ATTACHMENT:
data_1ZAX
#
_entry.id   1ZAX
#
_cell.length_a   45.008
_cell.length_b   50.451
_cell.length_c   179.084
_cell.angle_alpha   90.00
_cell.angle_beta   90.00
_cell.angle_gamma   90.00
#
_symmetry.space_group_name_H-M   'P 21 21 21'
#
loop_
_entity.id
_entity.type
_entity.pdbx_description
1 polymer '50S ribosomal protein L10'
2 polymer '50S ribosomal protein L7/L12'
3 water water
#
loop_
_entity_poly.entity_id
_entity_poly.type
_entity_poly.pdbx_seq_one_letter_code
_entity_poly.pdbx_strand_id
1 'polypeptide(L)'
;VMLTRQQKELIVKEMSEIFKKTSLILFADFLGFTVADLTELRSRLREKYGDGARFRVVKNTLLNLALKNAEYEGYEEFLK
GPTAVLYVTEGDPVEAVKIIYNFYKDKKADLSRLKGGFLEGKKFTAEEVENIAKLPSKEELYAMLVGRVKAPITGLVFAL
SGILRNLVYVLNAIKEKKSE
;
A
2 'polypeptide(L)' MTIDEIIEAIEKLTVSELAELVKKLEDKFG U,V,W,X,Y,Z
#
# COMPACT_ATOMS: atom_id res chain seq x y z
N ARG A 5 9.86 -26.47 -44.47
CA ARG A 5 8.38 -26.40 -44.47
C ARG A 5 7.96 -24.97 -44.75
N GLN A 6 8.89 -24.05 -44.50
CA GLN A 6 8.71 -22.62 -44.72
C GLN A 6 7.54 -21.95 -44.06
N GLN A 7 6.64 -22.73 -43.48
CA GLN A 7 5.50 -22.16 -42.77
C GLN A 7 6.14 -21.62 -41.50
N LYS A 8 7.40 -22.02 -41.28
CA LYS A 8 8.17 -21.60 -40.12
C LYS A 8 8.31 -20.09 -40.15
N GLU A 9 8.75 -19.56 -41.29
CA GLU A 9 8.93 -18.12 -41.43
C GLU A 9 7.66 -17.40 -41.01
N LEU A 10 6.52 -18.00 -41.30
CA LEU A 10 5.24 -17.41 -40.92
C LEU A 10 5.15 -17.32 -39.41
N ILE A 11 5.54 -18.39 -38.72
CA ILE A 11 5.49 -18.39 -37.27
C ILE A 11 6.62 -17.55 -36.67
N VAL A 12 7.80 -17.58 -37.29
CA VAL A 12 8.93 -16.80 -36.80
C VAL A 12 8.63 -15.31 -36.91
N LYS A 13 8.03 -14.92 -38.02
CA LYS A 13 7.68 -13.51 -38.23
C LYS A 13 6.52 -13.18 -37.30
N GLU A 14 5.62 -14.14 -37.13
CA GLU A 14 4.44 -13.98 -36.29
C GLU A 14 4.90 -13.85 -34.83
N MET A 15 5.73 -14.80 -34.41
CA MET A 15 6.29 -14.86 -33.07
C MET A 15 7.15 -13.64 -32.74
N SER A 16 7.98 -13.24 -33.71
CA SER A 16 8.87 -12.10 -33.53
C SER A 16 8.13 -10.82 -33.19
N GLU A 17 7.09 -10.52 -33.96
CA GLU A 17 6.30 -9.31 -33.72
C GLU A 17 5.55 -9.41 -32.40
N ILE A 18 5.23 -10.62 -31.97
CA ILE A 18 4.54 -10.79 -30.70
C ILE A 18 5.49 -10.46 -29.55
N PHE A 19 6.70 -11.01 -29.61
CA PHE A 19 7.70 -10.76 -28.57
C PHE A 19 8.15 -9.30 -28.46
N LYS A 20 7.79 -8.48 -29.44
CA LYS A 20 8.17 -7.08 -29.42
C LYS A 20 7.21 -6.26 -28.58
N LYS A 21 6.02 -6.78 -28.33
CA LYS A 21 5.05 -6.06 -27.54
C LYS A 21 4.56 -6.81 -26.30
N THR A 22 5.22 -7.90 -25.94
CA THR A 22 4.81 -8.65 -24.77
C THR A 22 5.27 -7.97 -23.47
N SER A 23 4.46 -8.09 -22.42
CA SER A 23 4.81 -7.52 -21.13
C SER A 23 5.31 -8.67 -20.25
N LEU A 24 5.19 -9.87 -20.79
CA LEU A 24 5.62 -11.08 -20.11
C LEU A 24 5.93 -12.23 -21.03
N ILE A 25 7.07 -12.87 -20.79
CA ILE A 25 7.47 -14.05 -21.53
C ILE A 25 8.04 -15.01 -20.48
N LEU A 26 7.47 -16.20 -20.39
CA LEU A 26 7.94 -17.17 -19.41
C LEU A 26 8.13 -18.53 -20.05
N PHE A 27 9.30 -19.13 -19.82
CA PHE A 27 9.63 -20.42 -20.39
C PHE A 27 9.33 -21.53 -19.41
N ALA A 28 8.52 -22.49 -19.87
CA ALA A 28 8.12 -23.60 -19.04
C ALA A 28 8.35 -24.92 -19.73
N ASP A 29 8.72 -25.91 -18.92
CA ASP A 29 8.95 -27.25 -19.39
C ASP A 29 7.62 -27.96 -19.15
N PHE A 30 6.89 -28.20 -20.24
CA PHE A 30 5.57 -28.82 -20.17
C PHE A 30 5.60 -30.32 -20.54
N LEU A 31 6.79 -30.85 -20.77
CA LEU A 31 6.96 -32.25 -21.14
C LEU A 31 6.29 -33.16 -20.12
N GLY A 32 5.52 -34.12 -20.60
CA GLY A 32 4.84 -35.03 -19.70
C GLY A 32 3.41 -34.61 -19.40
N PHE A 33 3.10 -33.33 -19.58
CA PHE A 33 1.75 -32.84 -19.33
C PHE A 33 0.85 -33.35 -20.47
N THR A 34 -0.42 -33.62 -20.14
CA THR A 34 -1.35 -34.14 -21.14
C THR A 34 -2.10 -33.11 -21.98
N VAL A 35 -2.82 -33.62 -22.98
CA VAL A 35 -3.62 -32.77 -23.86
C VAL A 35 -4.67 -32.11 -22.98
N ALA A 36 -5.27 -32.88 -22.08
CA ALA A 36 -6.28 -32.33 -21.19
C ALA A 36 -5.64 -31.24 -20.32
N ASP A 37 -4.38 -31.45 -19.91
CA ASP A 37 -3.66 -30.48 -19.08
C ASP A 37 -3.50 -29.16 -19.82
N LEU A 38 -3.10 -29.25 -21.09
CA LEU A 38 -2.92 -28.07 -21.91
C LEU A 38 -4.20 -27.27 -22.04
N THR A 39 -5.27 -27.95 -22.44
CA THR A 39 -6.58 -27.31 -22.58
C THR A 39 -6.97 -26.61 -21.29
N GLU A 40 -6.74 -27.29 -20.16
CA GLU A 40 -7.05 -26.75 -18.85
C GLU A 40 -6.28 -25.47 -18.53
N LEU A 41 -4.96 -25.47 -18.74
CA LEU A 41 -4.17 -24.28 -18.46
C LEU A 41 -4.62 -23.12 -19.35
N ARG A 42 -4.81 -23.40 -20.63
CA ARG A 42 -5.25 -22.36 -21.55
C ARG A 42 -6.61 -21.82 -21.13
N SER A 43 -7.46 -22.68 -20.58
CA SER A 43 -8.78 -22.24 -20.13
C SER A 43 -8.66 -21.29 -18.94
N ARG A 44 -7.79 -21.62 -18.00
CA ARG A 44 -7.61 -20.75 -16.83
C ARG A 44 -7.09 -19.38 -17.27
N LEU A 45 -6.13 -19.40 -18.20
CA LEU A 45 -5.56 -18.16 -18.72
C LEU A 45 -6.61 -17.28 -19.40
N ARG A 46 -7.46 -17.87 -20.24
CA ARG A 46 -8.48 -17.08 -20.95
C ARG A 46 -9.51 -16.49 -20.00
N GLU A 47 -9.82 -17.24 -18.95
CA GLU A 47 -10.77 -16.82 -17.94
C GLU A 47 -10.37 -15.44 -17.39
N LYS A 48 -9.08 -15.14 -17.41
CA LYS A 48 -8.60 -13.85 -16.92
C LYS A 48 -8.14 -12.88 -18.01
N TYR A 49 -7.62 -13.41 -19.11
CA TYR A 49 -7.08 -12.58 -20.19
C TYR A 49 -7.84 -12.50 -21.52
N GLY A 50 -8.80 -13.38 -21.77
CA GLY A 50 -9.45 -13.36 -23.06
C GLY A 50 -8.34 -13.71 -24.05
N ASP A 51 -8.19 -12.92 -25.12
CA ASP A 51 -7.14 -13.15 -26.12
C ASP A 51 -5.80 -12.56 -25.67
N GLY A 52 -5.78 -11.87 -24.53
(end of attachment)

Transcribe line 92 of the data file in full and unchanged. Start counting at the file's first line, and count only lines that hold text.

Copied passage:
C SER A 23 5.31 -8.67 -20.25